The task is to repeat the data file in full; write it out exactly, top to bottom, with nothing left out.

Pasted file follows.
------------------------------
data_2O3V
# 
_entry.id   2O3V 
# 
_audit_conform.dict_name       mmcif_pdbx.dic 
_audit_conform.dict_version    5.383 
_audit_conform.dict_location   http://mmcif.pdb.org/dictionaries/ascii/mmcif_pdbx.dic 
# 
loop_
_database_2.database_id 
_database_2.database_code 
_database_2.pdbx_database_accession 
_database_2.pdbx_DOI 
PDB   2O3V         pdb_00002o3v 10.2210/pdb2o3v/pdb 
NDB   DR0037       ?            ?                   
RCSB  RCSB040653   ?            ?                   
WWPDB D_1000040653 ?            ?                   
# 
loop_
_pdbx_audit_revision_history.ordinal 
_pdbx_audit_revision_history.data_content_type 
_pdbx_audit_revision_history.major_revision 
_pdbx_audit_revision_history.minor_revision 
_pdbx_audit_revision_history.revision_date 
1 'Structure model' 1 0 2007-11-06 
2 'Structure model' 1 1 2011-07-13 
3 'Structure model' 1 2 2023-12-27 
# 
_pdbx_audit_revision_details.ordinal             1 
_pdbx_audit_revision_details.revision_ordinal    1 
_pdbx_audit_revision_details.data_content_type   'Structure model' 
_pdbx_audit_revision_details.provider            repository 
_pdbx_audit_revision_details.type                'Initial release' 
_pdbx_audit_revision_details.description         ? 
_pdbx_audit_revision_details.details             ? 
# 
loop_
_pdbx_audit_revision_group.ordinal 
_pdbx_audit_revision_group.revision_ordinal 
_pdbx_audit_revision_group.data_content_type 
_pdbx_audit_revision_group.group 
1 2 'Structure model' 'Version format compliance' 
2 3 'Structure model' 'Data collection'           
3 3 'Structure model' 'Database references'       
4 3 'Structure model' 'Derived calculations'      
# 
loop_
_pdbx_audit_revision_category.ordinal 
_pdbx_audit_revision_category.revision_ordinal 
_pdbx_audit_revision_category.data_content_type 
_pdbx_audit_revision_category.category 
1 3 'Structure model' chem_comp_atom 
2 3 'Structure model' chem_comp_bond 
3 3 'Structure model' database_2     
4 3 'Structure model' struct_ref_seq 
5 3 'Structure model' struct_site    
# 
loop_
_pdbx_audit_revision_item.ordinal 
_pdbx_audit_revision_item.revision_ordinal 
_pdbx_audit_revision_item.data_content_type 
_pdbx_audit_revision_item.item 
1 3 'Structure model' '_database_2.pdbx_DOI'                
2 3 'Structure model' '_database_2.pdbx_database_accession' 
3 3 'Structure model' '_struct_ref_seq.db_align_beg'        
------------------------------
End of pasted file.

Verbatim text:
data_2O3V
# 
_entry.id   2O3V 
# 
_audit_conform.dict_name       mmcif_pdbx.dic 
_audit_conform.dict_version    5.383 
_audit_conform.dict_location   http://mmcif.pdb.org/dictionaries/ascii/mmcif_pdbx.dic 
# 
loop_
_database_2.database_id 
_database_2.database_code 
_database_2.pdbx_database_accession 
_database_2.pdbx_DOI 
PDB   2O3V         pdb_00002o3v 10.2210/pdb2o3v/pdb 
NDB   DR0037       ?            ?                   
RCSB  RCSB040653   ?            ?                   
WWPDB D_1000040653 ?            ?                   
# 
loop_
_pdbx_audit_revision_history.ordinal 
_pdbx_audit_revision_history.data_content_type 
_pdbx_audit_revision_history.major_revision 
_pdbx_audit_revision_history.minor_revision 
_pdbx_audit_revision_history.revision_date 
1 'Structure model' 1 0 2007-11-06 
2 'Structure model' 1 1 2011-07-13 
3 'Structure model' 1 2 2023-12-27 
# 
_pdbx_audit_revision_details.ordinal             1 
_pdbx_audit_revision_details.revision_ordinal    1 
_pdbx_audit_revision_details.data_content_type   'Structure model' 
_pdbx_audit_revision_details.provider            repository 
_pdbx_audit_revision_details.type                'Initial release' 
_pdbx_audit_revision_details.description         ? 
_pdbx_audit_revision_details.details             ? 
# 
loop_
_pdbx_audit_revision_group.ordinal 
_pdbx_audit_revision_group.revision_ordinal 
_pdbx_audit_revision_group.data_content_type 
_pdbx_audit_revision_group.group 
1 2 'Structure model' 'Version format compliance' 
2 3 'Structure model' 'Data collection'           
3 3 'Structure model' 'Database references'       
4 3 'Structure model' 'Derived calculations'      
# 
loop_
_pdbx_audit_revision_category.ordinal 
_pdbx_audit_revision_category.revision_ordinal 
_pdbx_audit_revision_category.data_content_type 
_pdbx_audit_revision_category.category 
1 3 'Structure model' chem_comp_atom 
2 3 'Structure model' chem_comp_bond 
3 3 'Structure model' database_2     
4 3 'Structure model' struct_ref_seq 
5 3 'Structure model' struct_site    
# 
loop_
_pdbx_audit_revision_item.ordinal 
_pdbx_audit_revision_item.revision_ordinal 
_pdbx_audit_revision_item.data_content_type 
_pdbx_audit_revision_item.item 
1 3 'Structure model' '_database_2.pdbx_DOI'                
2 3 'Structure model' '_database_2.pdbx_database_accession' 
3 3 'Structure model' '_struct_ref_seq.db_align_beg'        